When our clients represent our worst fears, and we spend a huge amount of effort to protect ourselves from those fears, our lives and our work can suffer. Here, the discussion typically turns to the boundaries we must have for this protection. Healthy boundaries can help us manage our own emotional well-being, but it's worth discussing what those boundaries should look like. The boundaries in my own work that have been most important are regarding self-care, rather than separation or protection from clients' experiences.
Taking on My Own Suffering, Not Others
My first lesson in this came from Irene Smith, more than twenty years ago. Irene is a longtime massage therapist, educator, and author. She founded Service Through Touch, serving people with HIV in the San Francisco Bay area in the 1980's. She has gone on to teach us much about massage in illness and at end of life, and maintains her blog and schedule at www.everflowing.org.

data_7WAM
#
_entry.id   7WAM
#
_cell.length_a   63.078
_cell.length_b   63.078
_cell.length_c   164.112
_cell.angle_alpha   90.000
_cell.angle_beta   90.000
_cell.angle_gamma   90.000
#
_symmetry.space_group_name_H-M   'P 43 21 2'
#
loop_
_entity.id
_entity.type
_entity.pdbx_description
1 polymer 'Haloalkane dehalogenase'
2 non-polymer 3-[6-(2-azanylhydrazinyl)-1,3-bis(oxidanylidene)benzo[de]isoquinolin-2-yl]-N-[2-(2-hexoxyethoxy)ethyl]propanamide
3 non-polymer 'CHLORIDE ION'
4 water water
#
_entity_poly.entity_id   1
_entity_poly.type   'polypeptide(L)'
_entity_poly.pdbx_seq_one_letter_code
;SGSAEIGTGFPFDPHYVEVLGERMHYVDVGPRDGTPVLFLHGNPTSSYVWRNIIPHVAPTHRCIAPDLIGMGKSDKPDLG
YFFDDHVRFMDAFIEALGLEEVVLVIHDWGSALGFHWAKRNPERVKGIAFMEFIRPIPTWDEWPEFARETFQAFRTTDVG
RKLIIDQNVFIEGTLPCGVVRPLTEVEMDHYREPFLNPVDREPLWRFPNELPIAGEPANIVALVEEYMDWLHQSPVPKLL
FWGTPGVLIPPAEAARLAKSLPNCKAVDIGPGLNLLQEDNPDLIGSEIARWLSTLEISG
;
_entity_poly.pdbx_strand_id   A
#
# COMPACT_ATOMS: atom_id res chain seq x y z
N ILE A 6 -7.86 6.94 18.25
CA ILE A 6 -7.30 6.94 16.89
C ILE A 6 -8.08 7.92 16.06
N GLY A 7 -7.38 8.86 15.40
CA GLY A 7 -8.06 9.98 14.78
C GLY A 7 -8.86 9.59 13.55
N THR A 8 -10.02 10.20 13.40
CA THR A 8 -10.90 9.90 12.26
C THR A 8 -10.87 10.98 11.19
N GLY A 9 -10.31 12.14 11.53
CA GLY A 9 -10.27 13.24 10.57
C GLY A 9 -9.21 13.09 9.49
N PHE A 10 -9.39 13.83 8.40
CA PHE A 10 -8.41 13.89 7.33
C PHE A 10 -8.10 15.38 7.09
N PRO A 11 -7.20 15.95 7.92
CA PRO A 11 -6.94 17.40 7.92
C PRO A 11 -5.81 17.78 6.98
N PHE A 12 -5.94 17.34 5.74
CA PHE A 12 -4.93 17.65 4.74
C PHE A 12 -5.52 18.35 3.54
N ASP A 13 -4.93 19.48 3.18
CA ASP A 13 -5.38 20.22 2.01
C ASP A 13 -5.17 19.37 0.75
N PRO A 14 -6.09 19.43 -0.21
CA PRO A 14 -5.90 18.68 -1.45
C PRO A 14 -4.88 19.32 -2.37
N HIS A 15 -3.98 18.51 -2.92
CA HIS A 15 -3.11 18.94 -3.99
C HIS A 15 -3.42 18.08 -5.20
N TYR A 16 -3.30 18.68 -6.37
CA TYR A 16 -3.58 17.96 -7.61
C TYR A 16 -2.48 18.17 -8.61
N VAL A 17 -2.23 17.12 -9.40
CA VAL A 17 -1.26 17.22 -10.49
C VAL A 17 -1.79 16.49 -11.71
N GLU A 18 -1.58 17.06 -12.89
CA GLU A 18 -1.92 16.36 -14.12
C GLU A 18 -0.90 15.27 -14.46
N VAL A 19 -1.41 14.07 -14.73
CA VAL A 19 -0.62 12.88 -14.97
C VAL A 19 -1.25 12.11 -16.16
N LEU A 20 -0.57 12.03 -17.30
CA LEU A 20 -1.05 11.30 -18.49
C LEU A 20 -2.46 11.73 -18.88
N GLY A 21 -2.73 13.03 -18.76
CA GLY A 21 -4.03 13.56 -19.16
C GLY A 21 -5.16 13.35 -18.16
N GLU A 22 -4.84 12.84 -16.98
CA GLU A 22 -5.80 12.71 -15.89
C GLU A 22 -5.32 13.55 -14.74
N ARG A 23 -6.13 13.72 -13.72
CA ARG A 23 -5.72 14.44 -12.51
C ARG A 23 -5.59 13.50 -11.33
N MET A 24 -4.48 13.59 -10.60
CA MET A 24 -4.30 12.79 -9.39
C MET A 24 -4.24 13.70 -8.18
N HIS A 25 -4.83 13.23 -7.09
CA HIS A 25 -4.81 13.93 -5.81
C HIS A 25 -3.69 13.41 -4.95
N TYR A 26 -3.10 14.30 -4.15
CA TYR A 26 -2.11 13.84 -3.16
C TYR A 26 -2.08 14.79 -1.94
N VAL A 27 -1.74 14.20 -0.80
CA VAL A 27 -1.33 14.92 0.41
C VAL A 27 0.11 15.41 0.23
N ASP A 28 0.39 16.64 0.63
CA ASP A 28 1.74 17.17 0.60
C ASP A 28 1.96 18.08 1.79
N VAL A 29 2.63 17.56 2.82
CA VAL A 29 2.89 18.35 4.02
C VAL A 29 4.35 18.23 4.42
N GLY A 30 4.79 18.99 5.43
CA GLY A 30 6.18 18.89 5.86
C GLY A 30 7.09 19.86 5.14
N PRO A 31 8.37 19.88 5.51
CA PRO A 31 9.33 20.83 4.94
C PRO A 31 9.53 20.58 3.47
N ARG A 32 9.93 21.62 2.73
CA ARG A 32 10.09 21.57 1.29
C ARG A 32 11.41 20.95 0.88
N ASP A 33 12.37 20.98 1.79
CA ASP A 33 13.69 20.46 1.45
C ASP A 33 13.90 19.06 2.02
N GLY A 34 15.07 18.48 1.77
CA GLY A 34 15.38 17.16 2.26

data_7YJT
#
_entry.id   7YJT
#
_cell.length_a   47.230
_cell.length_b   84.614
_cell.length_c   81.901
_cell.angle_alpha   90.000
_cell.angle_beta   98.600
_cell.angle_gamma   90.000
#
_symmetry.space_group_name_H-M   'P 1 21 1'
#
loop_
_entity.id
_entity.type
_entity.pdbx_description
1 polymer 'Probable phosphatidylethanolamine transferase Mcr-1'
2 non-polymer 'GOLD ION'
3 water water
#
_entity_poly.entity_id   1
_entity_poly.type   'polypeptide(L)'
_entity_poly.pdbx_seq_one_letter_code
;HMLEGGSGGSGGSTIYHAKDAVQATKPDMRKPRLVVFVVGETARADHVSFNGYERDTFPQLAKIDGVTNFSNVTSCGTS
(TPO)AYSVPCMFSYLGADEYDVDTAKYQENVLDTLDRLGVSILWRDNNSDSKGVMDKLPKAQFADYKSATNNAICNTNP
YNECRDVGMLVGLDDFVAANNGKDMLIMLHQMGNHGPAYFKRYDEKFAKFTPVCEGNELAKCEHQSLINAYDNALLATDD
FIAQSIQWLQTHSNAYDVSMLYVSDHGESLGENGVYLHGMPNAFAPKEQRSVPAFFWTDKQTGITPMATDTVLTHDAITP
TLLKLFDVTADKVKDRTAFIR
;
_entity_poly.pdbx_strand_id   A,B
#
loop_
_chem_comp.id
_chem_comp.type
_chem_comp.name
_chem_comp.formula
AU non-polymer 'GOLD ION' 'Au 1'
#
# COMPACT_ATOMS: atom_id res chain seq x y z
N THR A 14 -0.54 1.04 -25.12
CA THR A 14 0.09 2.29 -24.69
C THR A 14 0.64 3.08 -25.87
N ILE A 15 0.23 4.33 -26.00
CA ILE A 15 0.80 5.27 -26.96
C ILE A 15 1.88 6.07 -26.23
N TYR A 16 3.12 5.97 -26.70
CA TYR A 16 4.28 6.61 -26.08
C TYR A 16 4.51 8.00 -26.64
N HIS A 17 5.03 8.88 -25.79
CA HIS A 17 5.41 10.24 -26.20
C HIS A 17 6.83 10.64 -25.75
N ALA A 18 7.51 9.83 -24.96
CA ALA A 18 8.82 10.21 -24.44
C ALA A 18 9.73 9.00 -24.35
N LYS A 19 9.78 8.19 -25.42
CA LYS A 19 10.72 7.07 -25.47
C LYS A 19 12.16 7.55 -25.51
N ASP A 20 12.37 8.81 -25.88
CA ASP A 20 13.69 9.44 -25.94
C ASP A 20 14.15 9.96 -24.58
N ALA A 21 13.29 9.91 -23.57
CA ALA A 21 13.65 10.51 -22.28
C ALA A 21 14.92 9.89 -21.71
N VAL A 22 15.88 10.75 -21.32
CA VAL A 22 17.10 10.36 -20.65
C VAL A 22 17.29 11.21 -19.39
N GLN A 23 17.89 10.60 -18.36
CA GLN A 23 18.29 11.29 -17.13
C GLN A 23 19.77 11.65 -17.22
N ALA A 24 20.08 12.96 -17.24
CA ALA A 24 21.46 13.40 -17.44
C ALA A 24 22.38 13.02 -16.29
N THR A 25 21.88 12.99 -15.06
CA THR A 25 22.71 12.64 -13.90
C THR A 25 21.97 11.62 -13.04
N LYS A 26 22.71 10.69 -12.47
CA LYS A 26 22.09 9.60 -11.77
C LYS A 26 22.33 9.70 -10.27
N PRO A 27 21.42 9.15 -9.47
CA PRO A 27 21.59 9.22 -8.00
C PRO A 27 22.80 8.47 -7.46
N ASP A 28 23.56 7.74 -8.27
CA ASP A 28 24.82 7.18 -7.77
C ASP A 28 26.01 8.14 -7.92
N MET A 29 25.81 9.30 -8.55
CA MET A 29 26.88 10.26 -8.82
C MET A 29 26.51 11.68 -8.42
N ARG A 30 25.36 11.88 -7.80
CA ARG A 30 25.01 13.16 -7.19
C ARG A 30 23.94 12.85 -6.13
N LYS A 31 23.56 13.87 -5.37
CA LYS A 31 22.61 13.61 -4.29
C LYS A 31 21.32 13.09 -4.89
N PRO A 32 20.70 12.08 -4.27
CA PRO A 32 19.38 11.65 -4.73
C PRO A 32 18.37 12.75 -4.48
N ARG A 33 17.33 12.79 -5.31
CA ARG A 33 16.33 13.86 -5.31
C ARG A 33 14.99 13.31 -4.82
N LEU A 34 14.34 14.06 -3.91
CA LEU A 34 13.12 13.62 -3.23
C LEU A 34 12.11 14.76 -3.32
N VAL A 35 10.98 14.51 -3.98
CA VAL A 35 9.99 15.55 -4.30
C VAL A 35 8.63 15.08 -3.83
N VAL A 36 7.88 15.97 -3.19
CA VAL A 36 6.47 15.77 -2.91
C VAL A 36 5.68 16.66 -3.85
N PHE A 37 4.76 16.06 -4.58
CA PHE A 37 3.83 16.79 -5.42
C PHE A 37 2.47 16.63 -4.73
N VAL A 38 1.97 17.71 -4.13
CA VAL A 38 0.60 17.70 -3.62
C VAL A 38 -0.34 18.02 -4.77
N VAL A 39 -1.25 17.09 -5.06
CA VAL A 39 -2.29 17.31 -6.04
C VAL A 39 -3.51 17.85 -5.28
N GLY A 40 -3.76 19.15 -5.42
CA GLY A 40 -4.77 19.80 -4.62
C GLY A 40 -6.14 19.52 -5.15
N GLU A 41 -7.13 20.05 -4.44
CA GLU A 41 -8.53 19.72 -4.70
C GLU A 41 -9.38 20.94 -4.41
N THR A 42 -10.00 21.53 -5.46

Irene said, "I don't believe that we take on another human being's suffering. I believe that what happens is that we find ourselves in an experience that simply opens us up to our suffering."
With her words and instruction, Irene taught me that, while I might think I am absorbing my client's expressed or unexpressed pain, in reality, the situation is provoking my own pain. If I follow her guidance, I can learn much about my old losses, current fears, and the human condition in general. As I've learned about myself, I've become more present with others.
With this lesson, my relationship to compassion began evolving. I have learned important lessons from several teachers about joining with people and separating from people during hard experiences.
Many Teachers on Compassion